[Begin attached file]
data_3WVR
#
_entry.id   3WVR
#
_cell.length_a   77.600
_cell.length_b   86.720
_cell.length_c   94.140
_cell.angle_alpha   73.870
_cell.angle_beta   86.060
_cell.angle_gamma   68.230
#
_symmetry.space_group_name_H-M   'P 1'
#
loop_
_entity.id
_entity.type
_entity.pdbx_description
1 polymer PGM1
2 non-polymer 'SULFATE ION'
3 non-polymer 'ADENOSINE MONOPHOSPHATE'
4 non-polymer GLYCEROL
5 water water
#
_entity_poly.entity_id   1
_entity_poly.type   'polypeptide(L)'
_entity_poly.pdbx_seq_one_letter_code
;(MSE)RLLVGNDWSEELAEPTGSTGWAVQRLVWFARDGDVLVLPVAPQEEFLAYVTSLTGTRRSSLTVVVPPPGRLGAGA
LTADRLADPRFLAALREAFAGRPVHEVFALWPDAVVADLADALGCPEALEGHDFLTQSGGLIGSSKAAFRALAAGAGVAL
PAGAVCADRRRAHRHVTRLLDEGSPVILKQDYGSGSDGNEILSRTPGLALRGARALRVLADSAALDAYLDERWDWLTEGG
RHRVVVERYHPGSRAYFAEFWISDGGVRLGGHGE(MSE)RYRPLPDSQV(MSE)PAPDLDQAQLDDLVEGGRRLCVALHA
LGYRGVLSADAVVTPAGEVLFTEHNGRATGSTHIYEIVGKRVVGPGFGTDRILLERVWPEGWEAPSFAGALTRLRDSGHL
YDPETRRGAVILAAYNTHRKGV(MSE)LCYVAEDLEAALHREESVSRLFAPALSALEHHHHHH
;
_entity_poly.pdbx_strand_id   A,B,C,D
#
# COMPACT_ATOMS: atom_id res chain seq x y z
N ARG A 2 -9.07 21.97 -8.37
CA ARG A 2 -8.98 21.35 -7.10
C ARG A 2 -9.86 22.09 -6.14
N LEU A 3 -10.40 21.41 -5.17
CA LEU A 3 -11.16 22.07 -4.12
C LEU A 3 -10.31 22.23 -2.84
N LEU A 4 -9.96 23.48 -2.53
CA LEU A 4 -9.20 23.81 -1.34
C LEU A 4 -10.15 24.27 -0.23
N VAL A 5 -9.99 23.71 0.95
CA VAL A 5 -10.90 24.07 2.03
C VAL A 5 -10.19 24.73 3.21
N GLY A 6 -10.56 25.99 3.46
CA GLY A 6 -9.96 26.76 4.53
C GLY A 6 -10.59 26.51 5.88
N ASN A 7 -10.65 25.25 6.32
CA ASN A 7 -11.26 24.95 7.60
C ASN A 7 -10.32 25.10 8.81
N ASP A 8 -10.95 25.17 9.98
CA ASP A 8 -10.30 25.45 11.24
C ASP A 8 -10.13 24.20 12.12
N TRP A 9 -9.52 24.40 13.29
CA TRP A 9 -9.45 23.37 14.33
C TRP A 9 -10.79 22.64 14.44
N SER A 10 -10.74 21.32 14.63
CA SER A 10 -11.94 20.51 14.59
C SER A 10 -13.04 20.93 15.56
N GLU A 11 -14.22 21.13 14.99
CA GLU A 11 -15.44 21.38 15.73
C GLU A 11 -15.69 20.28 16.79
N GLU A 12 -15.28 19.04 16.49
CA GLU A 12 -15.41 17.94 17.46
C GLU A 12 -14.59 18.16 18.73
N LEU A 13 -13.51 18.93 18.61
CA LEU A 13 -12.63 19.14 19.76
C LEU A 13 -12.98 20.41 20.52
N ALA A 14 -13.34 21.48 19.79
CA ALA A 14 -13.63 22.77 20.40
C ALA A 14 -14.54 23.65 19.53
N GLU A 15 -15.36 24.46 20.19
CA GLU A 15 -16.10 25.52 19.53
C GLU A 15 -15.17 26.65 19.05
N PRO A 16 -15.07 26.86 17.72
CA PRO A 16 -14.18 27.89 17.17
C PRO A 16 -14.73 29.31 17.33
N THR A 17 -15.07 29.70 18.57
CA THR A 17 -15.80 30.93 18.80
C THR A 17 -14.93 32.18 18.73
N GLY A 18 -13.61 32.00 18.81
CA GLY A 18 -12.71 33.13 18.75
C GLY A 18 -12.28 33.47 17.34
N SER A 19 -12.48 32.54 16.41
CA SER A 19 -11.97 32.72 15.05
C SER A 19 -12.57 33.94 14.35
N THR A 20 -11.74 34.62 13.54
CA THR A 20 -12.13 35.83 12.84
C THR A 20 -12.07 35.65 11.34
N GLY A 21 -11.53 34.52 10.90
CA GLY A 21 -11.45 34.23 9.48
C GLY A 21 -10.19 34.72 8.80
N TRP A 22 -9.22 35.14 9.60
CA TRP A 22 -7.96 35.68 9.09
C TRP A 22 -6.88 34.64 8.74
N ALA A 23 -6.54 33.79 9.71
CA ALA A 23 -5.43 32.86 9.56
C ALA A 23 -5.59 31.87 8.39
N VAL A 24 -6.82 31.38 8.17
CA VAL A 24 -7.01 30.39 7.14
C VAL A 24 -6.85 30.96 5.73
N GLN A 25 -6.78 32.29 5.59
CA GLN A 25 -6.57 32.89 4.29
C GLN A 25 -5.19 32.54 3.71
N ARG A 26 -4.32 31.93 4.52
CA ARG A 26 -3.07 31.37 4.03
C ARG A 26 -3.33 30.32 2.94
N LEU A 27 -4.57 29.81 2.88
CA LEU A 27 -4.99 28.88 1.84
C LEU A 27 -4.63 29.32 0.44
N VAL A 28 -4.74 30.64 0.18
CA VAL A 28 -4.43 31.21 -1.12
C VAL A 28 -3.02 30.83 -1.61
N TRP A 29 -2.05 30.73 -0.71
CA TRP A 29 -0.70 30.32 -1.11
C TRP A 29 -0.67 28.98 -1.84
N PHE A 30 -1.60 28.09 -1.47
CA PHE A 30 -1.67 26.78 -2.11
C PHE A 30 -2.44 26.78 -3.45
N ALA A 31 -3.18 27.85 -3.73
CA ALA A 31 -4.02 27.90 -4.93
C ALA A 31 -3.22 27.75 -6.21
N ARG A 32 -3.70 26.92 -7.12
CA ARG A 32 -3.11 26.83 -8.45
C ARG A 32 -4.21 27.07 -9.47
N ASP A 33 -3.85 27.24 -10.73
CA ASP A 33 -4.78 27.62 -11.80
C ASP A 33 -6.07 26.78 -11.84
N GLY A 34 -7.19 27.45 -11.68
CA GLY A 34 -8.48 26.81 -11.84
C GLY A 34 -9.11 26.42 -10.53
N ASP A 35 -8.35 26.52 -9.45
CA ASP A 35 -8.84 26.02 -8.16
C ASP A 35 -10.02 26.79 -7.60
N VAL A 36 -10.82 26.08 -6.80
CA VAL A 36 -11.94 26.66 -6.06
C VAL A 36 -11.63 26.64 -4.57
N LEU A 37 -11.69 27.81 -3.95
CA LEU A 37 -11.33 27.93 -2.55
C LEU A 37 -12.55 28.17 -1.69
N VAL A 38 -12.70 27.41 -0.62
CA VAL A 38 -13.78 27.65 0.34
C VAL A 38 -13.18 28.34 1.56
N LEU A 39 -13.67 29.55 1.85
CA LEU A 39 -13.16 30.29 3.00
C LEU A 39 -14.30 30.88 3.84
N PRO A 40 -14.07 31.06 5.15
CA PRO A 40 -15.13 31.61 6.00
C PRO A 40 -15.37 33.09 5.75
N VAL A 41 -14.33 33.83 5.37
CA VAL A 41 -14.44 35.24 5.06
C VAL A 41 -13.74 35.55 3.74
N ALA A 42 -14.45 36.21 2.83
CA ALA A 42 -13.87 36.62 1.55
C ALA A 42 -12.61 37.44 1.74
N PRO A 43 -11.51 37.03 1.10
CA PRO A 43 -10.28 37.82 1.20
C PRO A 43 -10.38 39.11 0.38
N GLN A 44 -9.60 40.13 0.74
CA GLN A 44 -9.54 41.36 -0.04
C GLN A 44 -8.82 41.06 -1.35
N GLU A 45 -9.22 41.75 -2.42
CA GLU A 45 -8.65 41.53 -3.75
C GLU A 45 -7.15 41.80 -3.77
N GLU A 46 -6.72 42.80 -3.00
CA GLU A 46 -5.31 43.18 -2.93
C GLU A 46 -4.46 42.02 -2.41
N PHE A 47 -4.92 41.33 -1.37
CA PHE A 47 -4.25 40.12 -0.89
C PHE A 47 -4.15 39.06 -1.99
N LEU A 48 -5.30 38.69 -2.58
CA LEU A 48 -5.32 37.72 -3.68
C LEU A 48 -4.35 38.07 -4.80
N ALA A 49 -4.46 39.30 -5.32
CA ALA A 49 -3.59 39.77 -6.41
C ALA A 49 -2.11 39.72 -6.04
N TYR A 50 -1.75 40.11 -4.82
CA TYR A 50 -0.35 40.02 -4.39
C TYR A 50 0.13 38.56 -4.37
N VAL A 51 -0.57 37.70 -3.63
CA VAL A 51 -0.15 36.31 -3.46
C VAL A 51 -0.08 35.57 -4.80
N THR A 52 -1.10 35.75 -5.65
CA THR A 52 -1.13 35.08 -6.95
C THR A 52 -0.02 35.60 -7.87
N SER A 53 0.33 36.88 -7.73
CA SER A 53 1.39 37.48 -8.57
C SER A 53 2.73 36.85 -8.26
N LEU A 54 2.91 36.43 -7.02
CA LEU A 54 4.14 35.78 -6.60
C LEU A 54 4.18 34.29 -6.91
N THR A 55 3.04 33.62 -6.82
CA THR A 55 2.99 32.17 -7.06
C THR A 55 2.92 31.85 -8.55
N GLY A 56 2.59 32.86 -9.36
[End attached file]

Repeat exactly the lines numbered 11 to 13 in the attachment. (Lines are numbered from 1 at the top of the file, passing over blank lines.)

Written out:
#
_symmetry.space_group_name_H-M   'P 1'
#